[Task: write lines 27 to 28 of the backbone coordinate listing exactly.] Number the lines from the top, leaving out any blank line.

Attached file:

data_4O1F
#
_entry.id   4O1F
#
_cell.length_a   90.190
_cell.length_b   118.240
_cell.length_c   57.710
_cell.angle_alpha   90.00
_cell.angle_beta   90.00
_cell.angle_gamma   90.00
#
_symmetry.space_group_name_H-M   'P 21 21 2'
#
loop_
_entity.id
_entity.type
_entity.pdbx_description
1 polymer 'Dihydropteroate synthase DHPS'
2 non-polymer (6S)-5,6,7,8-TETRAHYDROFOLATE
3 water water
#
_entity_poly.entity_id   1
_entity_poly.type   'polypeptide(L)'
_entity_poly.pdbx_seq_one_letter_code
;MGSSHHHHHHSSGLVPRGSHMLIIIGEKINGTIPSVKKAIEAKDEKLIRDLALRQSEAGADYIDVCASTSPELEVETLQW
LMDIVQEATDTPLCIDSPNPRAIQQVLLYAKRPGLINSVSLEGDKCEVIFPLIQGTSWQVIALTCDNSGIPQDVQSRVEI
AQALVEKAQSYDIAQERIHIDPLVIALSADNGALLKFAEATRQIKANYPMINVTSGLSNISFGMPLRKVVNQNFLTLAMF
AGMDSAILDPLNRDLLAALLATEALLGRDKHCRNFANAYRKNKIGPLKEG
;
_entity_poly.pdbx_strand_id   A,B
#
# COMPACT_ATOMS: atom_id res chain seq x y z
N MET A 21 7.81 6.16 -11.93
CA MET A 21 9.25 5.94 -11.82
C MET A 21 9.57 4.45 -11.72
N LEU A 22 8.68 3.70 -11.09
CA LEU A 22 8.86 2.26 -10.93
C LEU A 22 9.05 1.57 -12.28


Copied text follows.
AQALVEKAQSYDIAQERIHIDPLVIALSADNGALLKFAEATRQIKANYPMINVTSGLSNISFGMPLRKVVNQNFLTLAMF
AGMDSAILDPLNRDLLAALLATEALLGRDKHCRNFANAYRKNKIGPLKEG